This book aims to advance the study of social technology in information systems through an empirical exploration of communication and information technology (ICT) use in four core dimensions - identity, interaction, affiliation, and environment - as hypothesized in the social actor model proposed by Lamb and Kling. Using a large sample of North American academics, the research identifies eight major types of ICT commonly used among organizational members. The findings support the social actor model in the context of professional organizations, and reveal that individual characteristics play a more prominent role in use of technology than organizational structural properties do. The results suggest that the social actor model can be conceptualized more parsimoniously in three dimensions and can explain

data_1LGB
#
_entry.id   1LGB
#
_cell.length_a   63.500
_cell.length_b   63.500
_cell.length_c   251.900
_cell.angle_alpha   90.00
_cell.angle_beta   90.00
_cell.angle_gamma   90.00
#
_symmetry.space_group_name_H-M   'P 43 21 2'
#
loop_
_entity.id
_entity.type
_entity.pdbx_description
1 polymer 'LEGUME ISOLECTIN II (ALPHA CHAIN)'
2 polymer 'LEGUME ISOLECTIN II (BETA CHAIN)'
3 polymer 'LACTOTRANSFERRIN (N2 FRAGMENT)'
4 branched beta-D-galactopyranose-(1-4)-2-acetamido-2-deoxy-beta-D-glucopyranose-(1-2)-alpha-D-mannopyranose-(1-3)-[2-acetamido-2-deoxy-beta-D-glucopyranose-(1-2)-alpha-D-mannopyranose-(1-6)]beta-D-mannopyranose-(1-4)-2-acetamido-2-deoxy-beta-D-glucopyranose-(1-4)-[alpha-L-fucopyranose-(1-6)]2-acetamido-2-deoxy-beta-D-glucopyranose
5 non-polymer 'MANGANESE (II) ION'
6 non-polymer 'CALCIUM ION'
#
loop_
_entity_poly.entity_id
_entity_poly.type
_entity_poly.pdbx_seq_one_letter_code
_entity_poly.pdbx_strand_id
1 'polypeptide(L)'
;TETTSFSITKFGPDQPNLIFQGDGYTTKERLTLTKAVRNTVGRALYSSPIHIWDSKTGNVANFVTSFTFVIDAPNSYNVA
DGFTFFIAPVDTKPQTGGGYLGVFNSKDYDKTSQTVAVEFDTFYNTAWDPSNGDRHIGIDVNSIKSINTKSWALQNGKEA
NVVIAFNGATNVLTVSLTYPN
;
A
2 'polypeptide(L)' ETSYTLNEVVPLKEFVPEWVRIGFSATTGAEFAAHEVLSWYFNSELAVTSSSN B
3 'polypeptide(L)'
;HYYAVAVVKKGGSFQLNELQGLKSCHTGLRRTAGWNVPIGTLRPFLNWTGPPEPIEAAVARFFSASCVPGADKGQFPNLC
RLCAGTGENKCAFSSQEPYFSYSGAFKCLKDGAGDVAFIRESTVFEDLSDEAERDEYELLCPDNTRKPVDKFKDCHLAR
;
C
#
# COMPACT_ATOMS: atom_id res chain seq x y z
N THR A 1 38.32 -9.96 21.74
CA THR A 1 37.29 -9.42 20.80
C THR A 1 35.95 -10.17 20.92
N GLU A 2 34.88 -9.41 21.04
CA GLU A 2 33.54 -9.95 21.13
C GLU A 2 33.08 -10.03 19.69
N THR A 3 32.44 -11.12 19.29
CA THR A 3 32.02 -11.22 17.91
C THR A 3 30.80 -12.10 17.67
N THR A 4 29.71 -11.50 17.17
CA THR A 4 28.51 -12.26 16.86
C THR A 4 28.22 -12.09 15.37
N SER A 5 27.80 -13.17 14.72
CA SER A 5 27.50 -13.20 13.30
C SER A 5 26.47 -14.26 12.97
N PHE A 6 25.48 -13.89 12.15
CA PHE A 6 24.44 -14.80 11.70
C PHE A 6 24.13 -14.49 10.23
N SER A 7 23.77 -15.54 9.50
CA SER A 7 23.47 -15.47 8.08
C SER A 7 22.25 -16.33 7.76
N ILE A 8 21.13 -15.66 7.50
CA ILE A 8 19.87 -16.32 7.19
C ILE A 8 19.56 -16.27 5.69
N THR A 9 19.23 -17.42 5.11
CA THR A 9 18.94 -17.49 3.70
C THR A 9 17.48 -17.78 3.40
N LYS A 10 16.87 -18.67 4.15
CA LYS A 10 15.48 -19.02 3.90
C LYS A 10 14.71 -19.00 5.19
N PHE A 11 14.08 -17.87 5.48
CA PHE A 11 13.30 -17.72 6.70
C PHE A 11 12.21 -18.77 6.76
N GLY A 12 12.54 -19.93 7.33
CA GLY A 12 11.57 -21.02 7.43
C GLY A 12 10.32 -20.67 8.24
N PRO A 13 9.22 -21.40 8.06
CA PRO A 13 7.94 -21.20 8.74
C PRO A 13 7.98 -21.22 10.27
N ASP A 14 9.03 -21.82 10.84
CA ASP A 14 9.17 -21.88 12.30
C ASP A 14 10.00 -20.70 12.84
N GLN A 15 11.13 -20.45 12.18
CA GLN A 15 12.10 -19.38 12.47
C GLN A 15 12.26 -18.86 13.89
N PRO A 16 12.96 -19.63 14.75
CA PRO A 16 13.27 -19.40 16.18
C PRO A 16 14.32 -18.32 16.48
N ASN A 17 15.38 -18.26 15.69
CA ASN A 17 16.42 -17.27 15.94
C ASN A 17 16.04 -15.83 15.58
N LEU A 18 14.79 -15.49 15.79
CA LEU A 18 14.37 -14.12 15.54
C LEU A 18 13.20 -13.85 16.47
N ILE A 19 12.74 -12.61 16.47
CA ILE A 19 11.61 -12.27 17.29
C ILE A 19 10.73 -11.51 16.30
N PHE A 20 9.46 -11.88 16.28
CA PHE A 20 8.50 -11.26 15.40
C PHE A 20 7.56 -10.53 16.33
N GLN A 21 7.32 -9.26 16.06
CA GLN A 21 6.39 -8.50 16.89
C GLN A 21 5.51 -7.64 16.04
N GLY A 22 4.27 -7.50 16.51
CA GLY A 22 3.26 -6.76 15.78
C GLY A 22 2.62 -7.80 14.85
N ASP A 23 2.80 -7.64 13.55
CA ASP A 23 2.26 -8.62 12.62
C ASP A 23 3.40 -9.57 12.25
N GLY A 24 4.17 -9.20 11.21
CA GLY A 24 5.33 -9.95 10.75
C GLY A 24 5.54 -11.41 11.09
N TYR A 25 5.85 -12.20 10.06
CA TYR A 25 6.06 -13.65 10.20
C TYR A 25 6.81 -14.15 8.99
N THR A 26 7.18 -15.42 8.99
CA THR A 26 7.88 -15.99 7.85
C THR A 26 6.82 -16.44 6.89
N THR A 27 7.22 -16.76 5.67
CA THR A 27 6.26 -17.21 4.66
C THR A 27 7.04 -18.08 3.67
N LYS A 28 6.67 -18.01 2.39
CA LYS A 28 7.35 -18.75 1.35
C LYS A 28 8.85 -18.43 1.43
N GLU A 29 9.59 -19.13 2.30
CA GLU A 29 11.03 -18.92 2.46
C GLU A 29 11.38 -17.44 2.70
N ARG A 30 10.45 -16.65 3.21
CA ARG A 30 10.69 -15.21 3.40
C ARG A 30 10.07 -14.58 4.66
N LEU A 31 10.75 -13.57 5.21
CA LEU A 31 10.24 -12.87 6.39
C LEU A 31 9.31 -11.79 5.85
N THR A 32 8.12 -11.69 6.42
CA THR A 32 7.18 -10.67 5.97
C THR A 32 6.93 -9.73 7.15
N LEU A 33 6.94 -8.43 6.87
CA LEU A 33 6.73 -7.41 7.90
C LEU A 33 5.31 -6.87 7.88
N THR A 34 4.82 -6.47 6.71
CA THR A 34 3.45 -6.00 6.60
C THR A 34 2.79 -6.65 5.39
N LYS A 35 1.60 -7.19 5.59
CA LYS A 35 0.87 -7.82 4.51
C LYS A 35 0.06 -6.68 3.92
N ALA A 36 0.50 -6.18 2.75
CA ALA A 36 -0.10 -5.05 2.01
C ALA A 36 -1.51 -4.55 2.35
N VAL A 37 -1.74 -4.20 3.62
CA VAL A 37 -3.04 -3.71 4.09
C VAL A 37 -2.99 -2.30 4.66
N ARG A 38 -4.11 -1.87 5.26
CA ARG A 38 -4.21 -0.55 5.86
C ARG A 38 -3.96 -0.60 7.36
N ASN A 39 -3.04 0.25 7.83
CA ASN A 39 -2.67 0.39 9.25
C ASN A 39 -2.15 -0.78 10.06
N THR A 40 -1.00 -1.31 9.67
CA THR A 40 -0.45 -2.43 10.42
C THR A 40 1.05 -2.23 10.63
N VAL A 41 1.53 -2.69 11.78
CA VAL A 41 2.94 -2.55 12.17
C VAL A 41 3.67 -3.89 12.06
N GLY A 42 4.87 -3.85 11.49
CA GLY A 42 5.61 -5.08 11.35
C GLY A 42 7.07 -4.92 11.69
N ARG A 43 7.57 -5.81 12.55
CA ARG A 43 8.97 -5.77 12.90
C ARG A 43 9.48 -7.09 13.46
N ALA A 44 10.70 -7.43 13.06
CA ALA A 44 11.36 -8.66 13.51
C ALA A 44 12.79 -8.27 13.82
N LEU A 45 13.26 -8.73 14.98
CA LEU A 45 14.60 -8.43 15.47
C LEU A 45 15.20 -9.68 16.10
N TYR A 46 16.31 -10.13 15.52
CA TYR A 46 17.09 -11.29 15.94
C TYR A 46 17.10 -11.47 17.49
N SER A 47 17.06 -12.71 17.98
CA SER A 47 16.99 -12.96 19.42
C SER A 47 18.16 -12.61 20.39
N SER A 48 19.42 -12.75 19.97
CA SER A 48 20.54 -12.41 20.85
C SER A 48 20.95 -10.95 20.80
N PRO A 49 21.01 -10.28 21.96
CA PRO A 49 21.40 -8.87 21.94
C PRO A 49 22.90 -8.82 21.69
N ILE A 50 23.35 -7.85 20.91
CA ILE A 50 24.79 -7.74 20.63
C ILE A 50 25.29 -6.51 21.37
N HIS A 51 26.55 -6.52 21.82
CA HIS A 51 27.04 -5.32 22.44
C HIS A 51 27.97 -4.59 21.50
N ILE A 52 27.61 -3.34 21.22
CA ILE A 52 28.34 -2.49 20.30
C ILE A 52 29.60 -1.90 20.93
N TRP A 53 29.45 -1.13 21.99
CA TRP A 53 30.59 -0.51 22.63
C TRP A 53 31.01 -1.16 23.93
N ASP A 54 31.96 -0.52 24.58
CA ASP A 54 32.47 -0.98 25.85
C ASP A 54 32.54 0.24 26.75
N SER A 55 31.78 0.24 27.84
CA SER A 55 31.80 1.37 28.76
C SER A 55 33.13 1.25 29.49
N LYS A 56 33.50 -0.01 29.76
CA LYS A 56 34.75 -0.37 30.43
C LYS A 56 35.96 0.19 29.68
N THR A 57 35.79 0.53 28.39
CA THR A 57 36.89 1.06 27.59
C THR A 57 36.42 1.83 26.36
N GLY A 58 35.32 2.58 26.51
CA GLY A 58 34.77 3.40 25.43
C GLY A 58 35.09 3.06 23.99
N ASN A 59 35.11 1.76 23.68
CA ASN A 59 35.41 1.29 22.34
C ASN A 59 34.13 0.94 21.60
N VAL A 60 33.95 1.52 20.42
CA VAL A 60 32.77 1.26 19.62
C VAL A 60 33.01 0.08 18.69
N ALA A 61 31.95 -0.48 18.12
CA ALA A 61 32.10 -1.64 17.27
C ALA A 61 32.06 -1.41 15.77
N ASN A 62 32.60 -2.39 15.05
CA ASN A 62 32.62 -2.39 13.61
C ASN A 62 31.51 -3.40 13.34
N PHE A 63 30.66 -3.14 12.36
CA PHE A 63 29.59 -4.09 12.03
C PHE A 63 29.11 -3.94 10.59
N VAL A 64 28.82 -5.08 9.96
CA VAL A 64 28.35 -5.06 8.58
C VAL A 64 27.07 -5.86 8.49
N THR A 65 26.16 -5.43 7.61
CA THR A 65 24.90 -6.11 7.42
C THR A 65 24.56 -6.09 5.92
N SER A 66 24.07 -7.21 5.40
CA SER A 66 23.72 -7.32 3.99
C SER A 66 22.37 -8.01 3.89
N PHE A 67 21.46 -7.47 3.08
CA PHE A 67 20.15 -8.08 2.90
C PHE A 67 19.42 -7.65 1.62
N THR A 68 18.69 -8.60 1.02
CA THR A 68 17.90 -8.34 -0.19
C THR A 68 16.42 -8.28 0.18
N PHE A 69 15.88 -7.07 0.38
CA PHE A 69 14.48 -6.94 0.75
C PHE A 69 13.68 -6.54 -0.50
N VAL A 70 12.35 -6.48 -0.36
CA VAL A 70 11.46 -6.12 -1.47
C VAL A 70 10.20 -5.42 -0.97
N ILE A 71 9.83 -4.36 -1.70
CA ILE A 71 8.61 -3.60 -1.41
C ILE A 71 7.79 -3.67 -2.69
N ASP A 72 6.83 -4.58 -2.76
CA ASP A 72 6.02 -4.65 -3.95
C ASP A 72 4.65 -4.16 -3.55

ICT use more precisely by considering moderating and mediating effects. This book bridges the chasm between the deterministic and social streams of IS
research. This book provides readers new theoretical and managerial insights that could help scholars,
practitioners, and students to better understand the dynamics information systems research.
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